We just posted it on biorxiv here http://disq.us/t/38qjs6b so it is almost like Evgeny’s work is published… hmm… Comments are welcome as we are just kicking off the submission process.

In any case, I think this is an important piece of work. As we said in the conclusion: “Our work demonstrates the importance of measuring protein concentration dynamics. Previous genetic studies showed that Rb and p107 deletion, as well as cyclin D or E overexpression, reduced cell size, and genome-wide screens have identified additional regulators involved in size homeostasis including Largen and p38 MAPK 7–12,40. However, while deletion and overexpression change the concentration of these key regulatory molecules to affect cell size, these experiments do not imply that the concentration of these molecules change in wild type cells as they grow through G1. Our studies of protein concentration dynamics therefore complement the previous genetic studies by identifying the key regulators whose concentrations are in fact changed by cell growth in G1 to drive cell cycle progression, such as Rb and p107.

Conceptually, our work shows how cell size signals can originate in any part of a pathway or network. For a protein to be a ‘size sensor’ all that is required is that the protein’s concentration changes with cell size, and that this concentration change influences cell cycle progression. Here, we identified the size sensors Rb and p107, which are two cell cycle inhibitors in the middle of the mammalian G1/S regulatory pathway. Following similar logic, we previously identified the cell cycle inhibitor Whi5 in budding yeast as a cell size sensor. While Whi5 is functionally similar to Rb, in that both proteins inhibit transcription factors at the core of the G1/S transition, they share no sequence similarity and have a different evolutionary origin 21. That both these transcriptional inhibitors serve as size sensors by being diluted by cell growth demonstrates a deep conservation of the systems level logic at the core of cell cycle control.”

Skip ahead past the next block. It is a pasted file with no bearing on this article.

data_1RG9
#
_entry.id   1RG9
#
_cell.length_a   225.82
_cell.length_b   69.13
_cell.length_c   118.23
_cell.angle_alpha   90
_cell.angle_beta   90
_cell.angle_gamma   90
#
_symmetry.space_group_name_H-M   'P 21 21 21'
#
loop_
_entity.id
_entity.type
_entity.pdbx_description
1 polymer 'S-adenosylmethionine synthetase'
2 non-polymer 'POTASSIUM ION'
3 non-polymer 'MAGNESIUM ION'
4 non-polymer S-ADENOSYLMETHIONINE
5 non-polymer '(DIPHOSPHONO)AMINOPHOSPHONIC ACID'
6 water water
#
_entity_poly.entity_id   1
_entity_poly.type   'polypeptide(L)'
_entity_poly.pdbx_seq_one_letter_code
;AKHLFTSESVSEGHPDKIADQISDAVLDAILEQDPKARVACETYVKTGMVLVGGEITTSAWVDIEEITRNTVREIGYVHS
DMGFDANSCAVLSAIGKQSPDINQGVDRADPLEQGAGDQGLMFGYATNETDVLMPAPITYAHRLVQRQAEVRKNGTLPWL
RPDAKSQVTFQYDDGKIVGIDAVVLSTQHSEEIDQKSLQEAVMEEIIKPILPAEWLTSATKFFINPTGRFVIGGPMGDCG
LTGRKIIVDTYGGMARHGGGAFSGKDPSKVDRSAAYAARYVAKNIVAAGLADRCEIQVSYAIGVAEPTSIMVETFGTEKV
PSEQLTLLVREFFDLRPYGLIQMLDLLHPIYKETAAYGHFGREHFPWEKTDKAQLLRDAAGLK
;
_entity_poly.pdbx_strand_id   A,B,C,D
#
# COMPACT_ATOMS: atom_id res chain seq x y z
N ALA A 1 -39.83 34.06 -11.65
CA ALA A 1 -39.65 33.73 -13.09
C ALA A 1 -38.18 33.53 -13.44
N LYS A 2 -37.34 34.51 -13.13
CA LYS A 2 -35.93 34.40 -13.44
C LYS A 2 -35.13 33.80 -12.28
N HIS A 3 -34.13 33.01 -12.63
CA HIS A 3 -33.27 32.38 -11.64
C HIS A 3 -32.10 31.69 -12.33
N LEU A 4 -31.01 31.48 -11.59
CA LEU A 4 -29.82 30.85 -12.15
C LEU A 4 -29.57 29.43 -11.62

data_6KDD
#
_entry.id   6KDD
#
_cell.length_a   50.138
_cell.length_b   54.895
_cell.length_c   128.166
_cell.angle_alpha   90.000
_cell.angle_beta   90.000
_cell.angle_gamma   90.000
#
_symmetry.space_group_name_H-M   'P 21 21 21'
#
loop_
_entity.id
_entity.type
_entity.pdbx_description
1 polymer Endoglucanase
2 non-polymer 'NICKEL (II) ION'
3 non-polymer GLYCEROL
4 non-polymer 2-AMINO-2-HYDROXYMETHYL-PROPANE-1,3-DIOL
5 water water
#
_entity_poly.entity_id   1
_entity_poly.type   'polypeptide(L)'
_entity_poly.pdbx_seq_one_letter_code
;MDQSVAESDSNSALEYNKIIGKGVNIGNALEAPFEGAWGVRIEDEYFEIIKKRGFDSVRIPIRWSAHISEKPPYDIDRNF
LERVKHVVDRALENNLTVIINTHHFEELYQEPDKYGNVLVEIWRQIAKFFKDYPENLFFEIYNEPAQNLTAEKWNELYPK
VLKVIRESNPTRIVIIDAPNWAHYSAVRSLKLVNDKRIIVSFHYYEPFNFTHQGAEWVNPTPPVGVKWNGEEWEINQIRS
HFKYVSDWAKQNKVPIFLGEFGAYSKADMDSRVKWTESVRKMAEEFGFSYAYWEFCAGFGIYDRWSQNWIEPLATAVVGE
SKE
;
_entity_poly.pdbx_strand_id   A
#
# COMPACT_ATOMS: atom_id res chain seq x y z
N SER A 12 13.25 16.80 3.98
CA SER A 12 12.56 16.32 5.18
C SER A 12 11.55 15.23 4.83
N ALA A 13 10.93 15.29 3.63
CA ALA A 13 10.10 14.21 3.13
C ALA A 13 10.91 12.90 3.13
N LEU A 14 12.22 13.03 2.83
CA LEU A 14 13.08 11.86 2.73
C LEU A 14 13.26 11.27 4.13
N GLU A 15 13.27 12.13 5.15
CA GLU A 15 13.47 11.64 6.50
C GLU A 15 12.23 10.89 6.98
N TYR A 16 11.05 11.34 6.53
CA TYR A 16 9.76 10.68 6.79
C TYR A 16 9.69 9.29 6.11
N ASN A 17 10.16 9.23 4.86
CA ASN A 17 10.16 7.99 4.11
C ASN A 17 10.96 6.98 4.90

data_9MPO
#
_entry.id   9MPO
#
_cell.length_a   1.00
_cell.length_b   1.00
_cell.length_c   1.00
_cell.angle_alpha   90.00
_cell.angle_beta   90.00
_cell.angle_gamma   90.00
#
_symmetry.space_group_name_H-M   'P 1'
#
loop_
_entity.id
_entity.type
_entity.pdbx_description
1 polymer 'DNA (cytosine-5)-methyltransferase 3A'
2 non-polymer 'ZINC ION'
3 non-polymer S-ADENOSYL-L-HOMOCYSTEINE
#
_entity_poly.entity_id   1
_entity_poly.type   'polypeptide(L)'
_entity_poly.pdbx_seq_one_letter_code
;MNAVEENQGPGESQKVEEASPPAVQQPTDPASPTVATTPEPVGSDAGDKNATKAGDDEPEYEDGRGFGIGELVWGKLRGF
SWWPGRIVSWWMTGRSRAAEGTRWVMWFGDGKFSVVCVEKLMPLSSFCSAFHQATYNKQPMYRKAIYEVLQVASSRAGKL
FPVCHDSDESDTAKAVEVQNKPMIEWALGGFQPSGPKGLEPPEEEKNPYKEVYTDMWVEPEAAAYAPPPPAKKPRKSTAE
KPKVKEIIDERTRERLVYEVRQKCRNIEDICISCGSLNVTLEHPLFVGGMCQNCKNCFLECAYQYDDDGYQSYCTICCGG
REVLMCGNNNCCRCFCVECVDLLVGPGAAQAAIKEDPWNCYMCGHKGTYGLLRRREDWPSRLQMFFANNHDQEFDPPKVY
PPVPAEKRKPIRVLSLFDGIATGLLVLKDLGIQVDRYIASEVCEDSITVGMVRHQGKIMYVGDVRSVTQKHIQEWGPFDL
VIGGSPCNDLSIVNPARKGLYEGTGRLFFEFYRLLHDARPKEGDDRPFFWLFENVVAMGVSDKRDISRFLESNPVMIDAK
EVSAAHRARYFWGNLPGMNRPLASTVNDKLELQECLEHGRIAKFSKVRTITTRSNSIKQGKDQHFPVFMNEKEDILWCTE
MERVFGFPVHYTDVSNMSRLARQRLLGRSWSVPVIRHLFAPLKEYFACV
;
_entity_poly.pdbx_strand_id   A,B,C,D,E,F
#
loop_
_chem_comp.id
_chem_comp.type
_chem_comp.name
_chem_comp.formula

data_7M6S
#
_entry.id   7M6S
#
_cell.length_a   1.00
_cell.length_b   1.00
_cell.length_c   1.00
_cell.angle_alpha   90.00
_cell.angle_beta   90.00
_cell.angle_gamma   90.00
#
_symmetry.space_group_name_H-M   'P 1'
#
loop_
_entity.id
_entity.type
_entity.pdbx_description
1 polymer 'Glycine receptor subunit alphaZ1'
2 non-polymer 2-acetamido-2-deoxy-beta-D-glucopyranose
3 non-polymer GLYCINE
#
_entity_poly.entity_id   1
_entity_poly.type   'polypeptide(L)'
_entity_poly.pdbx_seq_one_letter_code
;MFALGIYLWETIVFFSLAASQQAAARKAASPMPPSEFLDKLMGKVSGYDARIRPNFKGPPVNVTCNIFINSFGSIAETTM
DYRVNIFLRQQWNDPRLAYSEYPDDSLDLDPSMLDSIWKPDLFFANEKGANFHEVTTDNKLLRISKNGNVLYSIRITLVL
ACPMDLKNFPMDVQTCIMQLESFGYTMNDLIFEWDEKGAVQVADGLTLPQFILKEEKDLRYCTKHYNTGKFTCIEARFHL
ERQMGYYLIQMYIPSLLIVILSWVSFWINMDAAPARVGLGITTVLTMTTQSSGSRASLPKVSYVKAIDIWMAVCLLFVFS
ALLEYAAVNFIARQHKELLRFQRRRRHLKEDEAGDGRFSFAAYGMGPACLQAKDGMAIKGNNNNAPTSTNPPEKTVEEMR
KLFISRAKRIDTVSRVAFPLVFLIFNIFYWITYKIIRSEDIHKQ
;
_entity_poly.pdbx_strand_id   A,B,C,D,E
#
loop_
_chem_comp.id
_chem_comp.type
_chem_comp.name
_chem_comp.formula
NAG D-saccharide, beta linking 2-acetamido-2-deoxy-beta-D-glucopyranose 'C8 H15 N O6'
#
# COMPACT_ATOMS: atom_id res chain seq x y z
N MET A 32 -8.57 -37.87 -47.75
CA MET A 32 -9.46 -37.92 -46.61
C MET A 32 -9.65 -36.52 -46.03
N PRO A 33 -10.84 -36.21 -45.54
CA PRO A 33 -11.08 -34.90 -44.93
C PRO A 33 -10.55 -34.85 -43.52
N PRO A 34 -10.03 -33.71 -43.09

It really is amazing how useful studying yeast has been, even when it has no right to be. Here, we are simply studying the analogous circuit, which uses completely different proteins (see work from the Buchler lab, e.g., Medina et al in eLife). It is just so exciting to see that circuit ideas are useful and conserved, even when protein constituents of those circuits are not. Next, we need to figure out how this works in live growing animals since that may, of course, be different than the tissue culture models we examined here. Again, cell line studies have been informative, even when they really have no right to be… I know what model my money is on, but, of course, we could well be wrong. We have to do the experiments. Exciting times!

Rb dilution+Figs-1.png
Posted
AuthorJan Skotheim

https://www.biorxiv.org/content/early/2018/08/21/397448

Despite all the work so for on cell cycle control, we  don't know too much how cyclins, the specificity subunit of cyclin-dependent kinases, find their targets. Surprisingly, this is also true for cyclin D, which launches the human cell cycle, at least in part by phosphorylating the retinoblastoma protein, Rb. We should know how cyclin D recognizes Rb, and now we do... it might actually be important for human health. The cyclin D-Cdk4,6-Rb pathway is just now becoming an important cancer therapeutic pathway with a new series of drugs in clinical trials targeting the ATP binding pocket of Cdk4,6. That these Cdk4,6 inhibitors have significant off-target activites raises the possibility that a new class of drugs targeting cyclin substrate recognition based on our helix docking mechanism could improve cancer therapy (seriously).

On another note, there is something interesting about the cyclin D recognition mechanism. Other cyclins recognize short linear motifs in unstructured regions of the target proteins, while we observe a cyclin recognizing a structural element (an alpha-helix that resides within a previously reported unstructured region) in the C-terminus of Rb. This expands our understanding of structural elements responsible for determining cyclin-dependent kinase targets to drive the many facets of cell division.

Finally, much remains to be done, for example, we still don't know all the mechanisms cyclins E or A use to recognize Rb too... and we should understand that since these are interactions at the very core of the eukaryotic cell cycle.

Posted
AuthorJan Skotheim

Also, everyone needs to post preprints too, so we did that too. First time for me. Anyway, Ali, Antonia, Marius, Stanley and I wrote this manuscript describing Ali and Antonia's work using catalytically inactivate Cas9 to block transcription factor binding at specific sites. This give a quick way to check the function of particular TF binding sites. It works because guide RNAs are longer than TF binding sites so flanking sequence can be used to generate specificity.

Check it out here! https://www.biorxiv.org/content/early/2018/03/15/282681

Posted
AuthorJan Skotheim